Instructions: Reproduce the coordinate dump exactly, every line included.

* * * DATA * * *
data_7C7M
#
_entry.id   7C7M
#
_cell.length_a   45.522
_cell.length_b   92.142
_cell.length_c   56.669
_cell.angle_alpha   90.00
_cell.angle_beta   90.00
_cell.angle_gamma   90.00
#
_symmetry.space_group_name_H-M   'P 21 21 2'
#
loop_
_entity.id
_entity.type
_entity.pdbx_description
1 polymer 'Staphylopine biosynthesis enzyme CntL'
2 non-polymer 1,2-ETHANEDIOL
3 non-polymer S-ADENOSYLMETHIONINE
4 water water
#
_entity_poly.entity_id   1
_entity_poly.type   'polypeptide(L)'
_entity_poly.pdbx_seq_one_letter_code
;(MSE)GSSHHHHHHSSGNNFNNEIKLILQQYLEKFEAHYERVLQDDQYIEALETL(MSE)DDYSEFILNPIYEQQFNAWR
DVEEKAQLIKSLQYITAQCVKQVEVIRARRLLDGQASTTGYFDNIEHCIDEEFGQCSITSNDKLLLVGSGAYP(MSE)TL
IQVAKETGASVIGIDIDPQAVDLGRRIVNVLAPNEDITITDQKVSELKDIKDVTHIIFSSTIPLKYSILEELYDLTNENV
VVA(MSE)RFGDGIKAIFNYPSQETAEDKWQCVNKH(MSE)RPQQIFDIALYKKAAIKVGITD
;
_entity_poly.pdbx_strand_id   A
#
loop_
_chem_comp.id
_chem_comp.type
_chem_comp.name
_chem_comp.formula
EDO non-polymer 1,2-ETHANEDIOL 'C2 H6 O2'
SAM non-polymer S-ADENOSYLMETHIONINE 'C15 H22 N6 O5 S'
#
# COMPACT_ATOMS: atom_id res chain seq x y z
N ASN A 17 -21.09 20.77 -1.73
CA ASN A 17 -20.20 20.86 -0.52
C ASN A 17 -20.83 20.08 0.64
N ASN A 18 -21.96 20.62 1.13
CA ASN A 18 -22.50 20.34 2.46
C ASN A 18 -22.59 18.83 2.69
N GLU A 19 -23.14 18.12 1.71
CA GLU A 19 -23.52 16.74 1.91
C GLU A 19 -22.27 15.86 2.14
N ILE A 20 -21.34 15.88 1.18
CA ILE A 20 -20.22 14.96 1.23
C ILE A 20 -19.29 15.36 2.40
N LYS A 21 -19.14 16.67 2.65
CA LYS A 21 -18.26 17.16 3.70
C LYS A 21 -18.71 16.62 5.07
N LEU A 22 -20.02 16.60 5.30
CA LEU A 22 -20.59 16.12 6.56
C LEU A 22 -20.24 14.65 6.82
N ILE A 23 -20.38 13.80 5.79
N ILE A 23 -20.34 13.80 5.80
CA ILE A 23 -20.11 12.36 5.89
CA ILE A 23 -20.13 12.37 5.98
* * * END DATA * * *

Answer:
data_7C7M
#
_entry.id   7C7M
#
_cell.length_a   45.522
_cell.length_b   92.142
_cell.length_c   56.669
_cell.angle_alpha   90.00
_cell.angle_beta   90.00
_cell.angle_gamma   90.00
#
_symmetry.space_group_name_H-M   'P 21 21 2'
#
loop_
_entity.id
_entity.type
_entity.pdbx_description
1 polymer 'Staphylopine biosynthesis enzyme CntL'
2 non-polymer 1,2-ETHANEDIOL
3 non-polymer S-ADENOSYLMETHIONINE
4 water water
#
_entity_poly.entity_id   1
_entity_poly.type   'polypeptide(L)'
_entity_poly.pdbx_seq_one_letter_code
;(MSE)GSSHHHHHHSSGNNFNNEIKLILQQYLEKFEAHYERVLQDDQYIEALETL(MSE)DDYSEFILNPIYEQQFNAWR
DVEEKAQLIKSLQYITAQCVKQVEVIRARRLLDGQASTTGYFDNIEHCIDEEFGQCSITSNDKLLLVGSGAYP(MSE)TL
IQVAKETGASVIGIDIDPQAVDLGRRIVNVLAPNEDITITDQKVSELKDIKDVTHIIFSSTIPLKYSILEELYDLTNENV
VVA(MSE)RFGDGIKAIFNYPSQETAEDKWQCVNKH(MSE)RPQQIFDIALYKKAAIKVGITD
;
_entity_poly.pdbx_strand_id   A
#
loop_
_chem_comp.id
_chem_comp.type
_chem_comp.name
_chem_comp.formula
EDO non-polymer 1,2-ETHANEDIOL 'C2 H6 O2'
SAM non-polymer S-ADENOSYLMETHIONINE 'C15 H22 N6 O5 S'
#
# COMPACT_ATOMS: atom_id res chain seq x y z
N ASN A 17 -21.09 20.77 -1.73
CA ASN A 17 -20.20 20.86 -0.52
C ASN A 17 -20.83 20.08 0.64
N ASN A 18 -21.96 20.62 1.13
CA ASN A 18 -22.50 20.34 2.46
C ASN A 18 -22.59 18.83 2.69
N GLU A 19 -23.14 18.12 1.71
CA GLU A 19 -23.52 16.74 1.91
C GLU A 19 -22.27 15.86 2.14
N ILE A 20 -21.34 15.88 1.18
CA ILE A 20 -20.22 14.96 1.23
C ILE A 20 -19.29 15.36 2.40
N LYS A 21 -19.14 16.67 2.65
CA LYS A 21 -18.26 17.16 3.70
C LYS A 21 -18.71 16.62 5.07
N LEU A 22 -20.02 16.60 5.30
CA LEU A 22 -20.59 16.12 6.56
C LEU A 22 -20.24 14.65 6.82
N ILE A 23 -20.38 13.80 5.79
N ILE A 23 -20.34 13.80 5.80
CA ILE A 23 -20.11 12.36 5.89
CA ILE A 23 -20.13 12.37 5.98